Alice goes to the house of the Duchess, steals her baby, and then releases it into the forest after it turns into a pig. She then sees the Cheshire Cat, who she first met in the house of the Duchess, who tells her that if she goes right, she will find the Mad Hatter, and if she goes left, she will find the March Hare, and that both of them are insane. Alice says that she doesn’t want to meet crazy people, but the cat replies that everyone in Wonderland is insane, including her and himself. To demonstrate, he explains that a dog growls when it is angry and wags its tail when it is happy, while he, as a cat, growls when he is happy and wags his tail when he is angry. Alice says that she calls it purring, not growling, to which the Cheshire Cat replies, “Call it what you like”. He asks her about the baby, and when Alice tells him it turned into a pig, he says, “I thought it might”. If everyone is opposite the position of someone else, then everyone is crazy to someone, regardless of how we change positions.
Alice decides to go left, to visit the March Hare, but when she arrives she finds that both ways lead to the same place, as the Mad Hatter and March Hare are having a tea party together. “Mad as a march hare” and “mad as a hatter” were both common expressions in Carroll’s Victorian England. Rabbits run wild in the spring, their mating season, and hatters were notorious for going crazy, as they would felt the hats with mercury, stick pins in the hats, hold the pins in their mouths, and slowly become poisoned over the years.
Like the White Rabbit, the Hare and Hatter symbolize the passionate animal body and the formulating human mind, the duality of desire and reason. Top hats were considered proper, formal attire in Carroll’s day, and the Hatter, who plays the role of insane logician at the party, is wearing a hat which he later admits is not his own, but one he sells to others. Carroll was aware that, as a professor of logic and mathematics, he made his living selling ideas and forms of thought to others. In the song of the White Knight at the end of Through the Looking Glass, the White Knight, whom many consider to be Carroll himself, says that he plucks butterflies from the air and sells them as mutton pies in the street to feed himself.
One of the most interesting connections between Carroll and Wittgenstein is Bertrand Russell, whom many thought looked and acted much like the Mad Hatter. Russell’s close circle at Cambridge, consisting of himself, G.E. Moore and J.M.E. Taggart, were dubbed “the Mad Tea Party of Trinity” in fun by many colleagues who considered the logicians to be quite insane and living in a fictional world of mathematics grounded in the ideals of logic. Russell famously stated: “Mathematics is that science in which we do not know what we are talking about, nor whether what we are saying is true”. There is no better statement to illustrate the Hatter’s confusion of particular case with abstract form. The number three can designate three mountains, zebras, or logicians, but it does not refer in itself to any particular three things.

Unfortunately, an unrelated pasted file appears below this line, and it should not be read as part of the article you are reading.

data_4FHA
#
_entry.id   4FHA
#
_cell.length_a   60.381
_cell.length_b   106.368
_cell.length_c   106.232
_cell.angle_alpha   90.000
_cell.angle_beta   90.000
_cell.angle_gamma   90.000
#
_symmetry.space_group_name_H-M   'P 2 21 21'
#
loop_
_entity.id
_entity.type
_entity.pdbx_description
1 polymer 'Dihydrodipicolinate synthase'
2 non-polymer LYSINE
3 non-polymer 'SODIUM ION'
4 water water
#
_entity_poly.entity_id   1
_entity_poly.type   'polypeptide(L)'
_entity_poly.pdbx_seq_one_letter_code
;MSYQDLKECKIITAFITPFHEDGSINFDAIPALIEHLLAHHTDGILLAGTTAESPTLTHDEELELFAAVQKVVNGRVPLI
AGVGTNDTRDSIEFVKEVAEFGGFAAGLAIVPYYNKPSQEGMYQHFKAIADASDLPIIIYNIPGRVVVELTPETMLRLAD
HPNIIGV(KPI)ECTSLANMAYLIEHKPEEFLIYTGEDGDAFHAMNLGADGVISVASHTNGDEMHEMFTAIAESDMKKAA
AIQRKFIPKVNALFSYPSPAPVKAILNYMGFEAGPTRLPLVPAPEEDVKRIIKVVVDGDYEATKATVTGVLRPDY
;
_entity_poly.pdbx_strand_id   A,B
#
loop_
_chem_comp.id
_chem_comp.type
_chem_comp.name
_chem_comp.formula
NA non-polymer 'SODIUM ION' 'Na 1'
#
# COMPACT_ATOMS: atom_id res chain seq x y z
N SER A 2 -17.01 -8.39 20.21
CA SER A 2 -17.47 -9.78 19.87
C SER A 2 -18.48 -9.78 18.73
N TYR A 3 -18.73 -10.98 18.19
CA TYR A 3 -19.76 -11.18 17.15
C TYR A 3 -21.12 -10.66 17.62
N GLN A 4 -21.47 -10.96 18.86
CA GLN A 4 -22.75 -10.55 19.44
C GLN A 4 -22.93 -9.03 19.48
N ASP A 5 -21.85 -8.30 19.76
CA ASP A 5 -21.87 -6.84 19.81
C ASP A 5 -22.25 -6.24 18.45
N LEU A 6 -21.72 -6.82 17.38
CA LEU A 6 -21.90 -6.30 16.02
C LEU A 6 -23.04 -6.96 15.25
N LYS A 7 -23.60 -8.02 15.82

Wittgenstein was known to be fond of Alice in Wonderland, but there is a debate as to how much Wittgenstein’s philosophy was indebted to them. Carroll’s name appears in Wittgenstein’s Philosophical Investigations, related to the nonsense words of the Jabberwocky poem. Both authors are preoccupied with games and rules and how they can be variously interpreted. Both illustrate this using chess pieces. Both use utterances that “sound like English” but do not have a use and thus do not make sense. Both consider the absurdity of private, individual language and giving gifts to one’s own limbs. Both consider the absurdity of private language and definitions.
When Alice approaches the Mad Tea Party, which consists of the March Hare, Mad Hatter, and Dormouse sitting outside at a large table underneath a tree, the Hare and Hatter see her and shout, “No room! No room!”. Are they telling Alice that she is not welcome, or are they telling her that they are outside, not inside, and so there is “no room”? In either case, Alice interprets this as an insult, as if they are excluding her, and she declares that there is plenty of room, plenty of empty chairs, and sits down in retaliation.
The Hare offers her wine, but then admits there isn’t any. Alice says this is rude, and the Hare replies that she was rude to sit down without being invited. The Hatter tells Alice that she needs a haircut, which Alice says is also rude. The Hatter then presents Alice with a riddle, a riddle which we later learn has no answer: “Why is a raven like a writing desk?”.